No census without parties

Goran Adamovski

Kosovo will conduct a population census in 2021. It has already conducted a census in 2011, but in the meantime, the country administratively counted its voters in order to update its voter list. The country can always calculate how many residents it has, all it has to do, for instance, is check how many valid IDs it has issued.
But that seemingly simple thing in our country is also the subject of political debate, the formation of working groups, bargaining and tedious negotiations. Something that is considered normal to other countries, in Macedonia has been so absurd that the director of the State Statistical Office literally begs political parties to sit down, agree and enact the census law so it can be implemented by springtime.
In fact, all politicians know that population and household censuses are extremely important for state organization, elections, education, healthcare, social politics, and development of economy. The problem is that they are captives of the parties and ethnic communities they represent. Unfortunately, they always come first, far ahead of other interests, even those of the state.
In a country so divided in all spheres of society, the population census is probably seen only as a necessary operation to see how many Albanians live here, if and how well above the famous twenty percent that provide them with a range of amenities, including the law on the use of languages. And that is the main reason why the Albanian parties are particularly sensitive to this issue. Why is the opposition always complaining about who, how and when it will enumerate, especially in villages where there are no members of the dominant population in the country. And why the government is pushing for the next spring, half a year before the end of its term, to carry out the operation that was last performed 17 years ago.
And when we dare look truth in the eye, we will easily realize that our political elites have not evolved much in the past three decades. That’s why we are where we are.
That the population census will take place in April 2020 was announced back in December 2018. Ten months later, the ruling and opposition parties are still debating whether the census can be postponed to 2021, whether it is possible for it to be in charge of a collective body of experts, and not the director of the State Statistical Office, whether the census can only be carried out with a personal identification number or the person will have to have an ID, birth certificate or passport, then who will be able to provide data on persons outside the country, whether the persons who will be enumerated electronically will be considered a resident, how many enumerators will be hired, whether citizens will be issued a document on the spot to check the data entered into the application, etc.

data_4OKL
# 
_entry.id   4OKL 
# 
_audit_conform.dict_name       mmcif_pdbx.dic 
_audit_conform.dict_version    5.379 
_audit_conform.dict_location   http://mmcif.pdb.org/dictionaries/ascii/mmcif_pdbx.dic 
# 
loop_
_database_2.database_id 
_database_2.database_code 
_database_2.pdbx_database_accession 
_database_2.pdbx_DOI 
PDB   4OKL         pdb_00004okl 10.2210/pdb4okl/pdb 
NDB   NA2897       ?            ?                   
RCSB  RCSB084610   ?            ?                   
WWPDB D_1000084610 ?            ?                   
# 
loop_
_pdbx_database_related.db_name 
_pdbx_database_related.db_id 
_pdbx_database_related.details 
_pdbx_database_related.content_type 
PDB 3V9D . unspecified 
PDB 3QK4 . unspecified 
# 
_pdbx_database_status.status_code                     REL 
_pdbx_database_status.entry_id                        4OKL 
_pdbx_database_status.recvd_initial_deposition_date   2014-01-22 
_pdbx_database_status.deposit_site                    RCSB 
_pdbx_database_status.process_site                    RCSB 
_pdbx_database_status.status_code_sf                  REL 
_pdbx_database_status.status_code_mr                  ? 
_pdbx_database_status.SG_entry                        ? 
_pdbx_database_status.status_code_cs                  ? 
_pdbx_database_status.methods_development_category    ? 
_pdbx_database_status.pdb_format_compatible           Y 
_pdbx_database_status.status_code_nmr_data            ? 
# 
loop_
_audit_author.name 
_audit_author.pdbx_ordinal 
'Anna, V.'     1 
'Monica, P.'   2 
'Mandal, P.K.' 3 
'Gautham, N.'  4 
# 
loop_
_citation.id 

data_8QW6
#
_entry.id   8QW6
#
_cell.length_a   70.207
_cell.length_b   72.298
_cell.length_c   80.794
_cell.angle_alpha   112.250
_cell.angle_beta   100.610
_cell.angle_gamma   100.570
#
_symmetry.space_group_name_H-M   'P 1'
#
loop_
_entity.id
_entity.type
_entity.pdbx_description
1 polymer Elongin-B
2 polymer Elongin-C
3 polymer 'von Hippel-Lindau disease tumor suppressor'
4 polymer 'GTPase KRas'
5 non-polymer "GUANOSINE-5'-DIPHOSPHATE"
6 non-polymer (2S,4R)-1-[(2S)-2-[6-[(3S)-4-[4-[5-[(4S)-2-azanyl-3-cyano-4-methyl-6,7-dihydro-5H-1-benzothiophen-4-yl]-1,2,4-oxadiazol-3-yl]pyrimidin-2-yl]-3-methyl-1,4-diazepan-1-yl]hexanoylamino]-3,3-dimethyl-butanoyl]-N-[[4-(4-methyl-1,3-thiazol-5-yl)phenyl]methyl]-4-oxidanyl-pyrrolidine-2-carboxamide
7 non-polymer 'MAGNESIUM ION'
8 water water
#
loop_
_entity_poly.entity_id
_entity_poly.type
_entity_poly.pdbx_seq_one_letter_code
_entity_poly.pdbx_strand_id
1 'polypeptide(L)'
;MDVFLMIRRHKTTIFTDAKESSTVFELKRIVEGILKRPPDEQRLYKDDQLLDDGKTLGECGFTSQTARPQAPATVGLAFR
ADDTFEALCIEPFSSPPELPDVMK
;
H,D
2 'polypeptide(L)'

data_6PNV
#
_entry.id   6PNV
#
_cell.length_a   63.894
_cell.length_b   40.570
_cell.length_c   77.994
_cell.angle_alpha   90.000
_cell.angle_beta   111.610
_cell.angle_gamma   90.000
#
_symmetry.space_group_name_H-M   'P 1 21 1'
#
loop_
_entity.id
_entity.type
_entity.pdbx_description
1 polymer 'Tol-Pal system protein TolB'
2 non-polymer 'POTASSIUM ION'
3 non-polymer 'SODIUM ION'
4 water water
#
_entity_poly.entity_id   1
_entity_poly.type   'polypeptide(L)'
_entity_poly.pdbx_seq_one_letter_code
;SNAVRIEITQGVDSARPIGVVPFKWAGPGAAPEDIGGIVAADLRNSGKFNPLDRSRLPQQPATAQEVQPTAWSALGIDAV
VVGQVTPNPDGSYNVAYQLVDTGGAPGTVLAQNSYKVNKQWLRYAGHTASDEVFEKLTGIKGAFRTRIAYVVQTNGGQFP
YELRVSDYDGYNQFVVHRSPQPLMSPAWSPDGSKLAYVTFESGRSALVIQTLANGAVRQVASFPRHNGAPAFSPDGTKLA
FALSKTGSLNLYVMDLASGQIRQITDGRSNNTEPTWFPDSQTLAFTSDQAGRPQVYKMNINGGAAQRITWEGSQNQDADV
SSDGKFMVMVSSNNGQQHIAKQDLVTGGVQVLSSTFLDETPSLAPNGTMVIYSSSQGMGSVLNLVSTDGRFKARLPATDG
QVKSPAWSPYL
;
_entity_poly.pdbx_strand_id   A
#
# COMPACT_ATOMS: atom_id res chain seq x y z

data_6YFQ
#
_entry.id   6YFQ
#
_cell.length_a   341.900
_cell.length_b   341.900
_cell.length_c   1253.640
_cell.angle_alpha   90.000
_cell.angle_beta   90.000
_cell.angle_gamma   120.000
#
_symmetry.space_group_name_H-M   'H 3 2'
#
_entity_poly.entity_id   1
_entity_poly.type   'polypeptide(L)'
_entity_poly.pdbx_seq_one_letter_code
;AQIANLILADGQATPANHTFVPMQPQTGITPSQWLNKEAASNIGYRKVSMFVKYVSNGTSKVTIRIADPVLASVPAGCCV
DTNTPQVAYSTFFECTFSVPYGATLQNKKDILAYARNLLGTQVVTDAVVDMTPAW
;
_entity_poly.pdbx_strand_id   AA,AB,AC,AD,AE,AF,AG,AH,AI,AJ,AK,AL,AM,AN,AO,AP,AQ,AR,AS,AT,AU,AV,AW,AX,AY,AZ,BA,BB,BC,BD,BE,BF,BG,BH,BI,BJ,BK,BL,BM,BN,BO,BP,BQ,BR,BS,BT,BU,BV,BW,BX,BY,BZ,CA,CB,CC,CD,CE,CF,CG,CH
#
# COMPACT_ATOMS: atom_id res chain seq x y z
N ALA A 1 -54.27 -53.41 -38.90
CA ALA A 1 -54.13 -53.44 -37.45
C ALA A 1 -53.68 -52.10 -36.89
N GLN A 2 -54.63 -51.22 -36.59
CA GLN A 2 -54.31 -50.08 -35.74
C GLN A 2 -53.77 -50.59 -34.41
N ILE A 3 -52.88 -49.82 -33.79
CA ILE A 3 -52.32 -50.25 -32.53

Actually, they used to debate, because the working groups of SDSM and VMRO-DPMNE had not met since August. And now they casually say they have no plans to meet with each other, because their views remain diametrically opposed. As for their DUI friends, who lead the parliamentary committee on European affairs, are not scheduling a session.
The census law is crucial because without it an ad for enumerators, premises and other cannot be released, although it has already provided a budget. It can be adopted by an absolute majority of 61 MPs, which is not a problem for the government. But if there is no agreement with VMRO-DPMNE, the opposition may call for a boycott so the whole operation makes no sense. And why go with risky operation and get numbers that don’t suit anyone?
After all, for that reason, the 2011 census was delayed just three days before completion. Nikola Gruevski and Ali Ahmeti made different arrangements, so they realized it was better to end the competition at once. They may have calculated that they will one day be held accountable, but they will never really pay the price for it.
Unless a miracle happens overnight and the parties find common ground, the census will yet again be abandoned for some other time. We keep hoping for better days, even though with parties like ours, it’s highly unlikely we will ever see them.